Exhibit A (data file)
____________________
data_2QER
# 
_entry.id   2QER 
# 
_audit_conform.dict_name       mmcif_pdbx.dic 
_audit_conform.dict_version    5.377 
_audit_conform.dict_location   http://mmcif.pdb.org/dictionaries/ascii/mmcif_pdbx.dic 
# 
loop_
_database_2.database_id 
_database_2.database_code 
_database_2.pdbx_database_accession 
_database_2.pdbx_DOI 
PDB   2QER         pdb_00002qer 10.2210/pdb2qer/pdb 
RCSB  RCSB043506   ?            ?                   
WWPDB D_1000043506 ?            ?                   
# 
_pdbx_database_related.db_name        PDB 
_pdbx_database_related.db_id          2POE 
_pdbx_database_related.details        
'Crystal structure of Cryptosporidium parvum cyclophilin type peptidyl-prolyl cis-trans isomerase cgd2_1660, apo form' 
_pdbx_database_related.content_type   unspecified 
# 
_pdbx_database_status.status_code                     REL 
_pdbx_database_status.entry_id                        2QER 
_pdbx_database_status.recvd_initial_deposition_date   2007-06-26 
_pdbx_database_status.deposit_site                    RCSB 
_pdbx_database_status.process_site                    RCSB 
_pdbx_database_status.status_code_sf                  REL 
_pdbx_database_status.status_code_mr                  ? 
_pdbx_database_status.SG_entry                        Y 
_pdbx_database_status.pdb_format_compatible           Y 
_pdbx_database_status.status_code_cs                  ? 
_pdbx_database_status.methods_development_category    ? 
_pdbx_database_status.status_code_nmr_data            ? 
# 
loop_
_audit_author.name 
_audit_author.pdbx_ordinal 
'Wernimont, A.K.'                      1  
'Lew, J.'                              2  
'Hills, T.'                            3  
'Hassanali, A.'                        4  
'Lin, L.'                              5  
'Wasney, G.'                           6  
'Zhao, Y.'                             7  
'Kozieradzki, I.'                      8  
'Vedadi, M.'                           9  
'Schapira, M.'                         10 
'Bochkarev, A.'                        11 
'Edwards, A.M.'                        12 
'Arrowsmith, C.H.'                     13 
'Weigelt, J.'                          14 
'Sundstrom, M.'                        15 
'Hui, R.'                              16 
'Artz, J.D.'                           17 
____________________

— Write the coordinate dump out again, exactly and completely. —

data_2QER
# 
_entry.id   2QER 
# 
_audit_conform.dict_name       mmcif_pdbx.dic 
_audit_conform.dict_version    5.377 
_audit_conform.dict_location   http://mmcif.pdb.org/dictionaries/ascii/mmcif_pdbx.dic 
# 
loop_
_database_2.database_id 
_database_2.database_code 
_database_2.pdbx_database_accession 
_database_2.pdbx_DOI 
PDB   2QER         pdb_00002qer 10.2210/pdb2qer/pdb 
RCSB  RCSB043506   ?            ?                   
WWPDB D_1000043506 ?            ?                   
# 
_pdbx_database_related.db_name        PDB 
_pdbx_database_related.db_id          2POE 
_pdbx_database_related.details        
'Crystal structure of Cryptosporidium parvum cyclophilin type peptidyl-prolyl cis-trans isomerase cgd2_1660, apo form' 
_pdbx_database_related.content_type   unspecified 
# 
_pdbx_database_status.status_code                     REL 
_pdbx_database_status.entry_id                        2QER 
_pdbx_database_status.recvd_initial_deposition_date   2007-06-26 
_pdbx_database_status.deposit_site                    RCSB 
_pdbx_database_status.process_site                    RCSB 
_pdbx_database_status.status_code_sf                  REL 
_pdbx_database_status.status_code_mr                  ? 
_pdbx_database_status.SG_entry                        Y 
_pdbx_database_status.pdb_format_compatible           Y 
_pdbx_database_status.status_code_cs                  ? 
_pdbx_database_status.methods_development_category    ? 
_pdbx_database_status.status_code_nmr_data            ? 
# 
loop_
_audit_author.name 
_audit_author.pdbx_ordinal 
'Wernimont, A.K.'                      1  
'Lew, J.'                              2  
'Hills, T.'                            3  
'Hassanali, A.'                        4  
'Lin, L.'                              5  
'Wasney, G.'                           6  
'Zhao, Y.'                             7  
'Kozieradzki, I.'                      8  
'Vedadi, M.'                           9  
'Schapira, M.'                         10 
'Bochkarev, A.'                        11 
'Edwards, A.M.'                        12 
'Arrowsmith, C.H.'                     13 
'Weigelt, J.'                          14 
'Sundstrom, M.'                        15 
'Hui, R.'                              16 
'Artz, J.D.'                           17 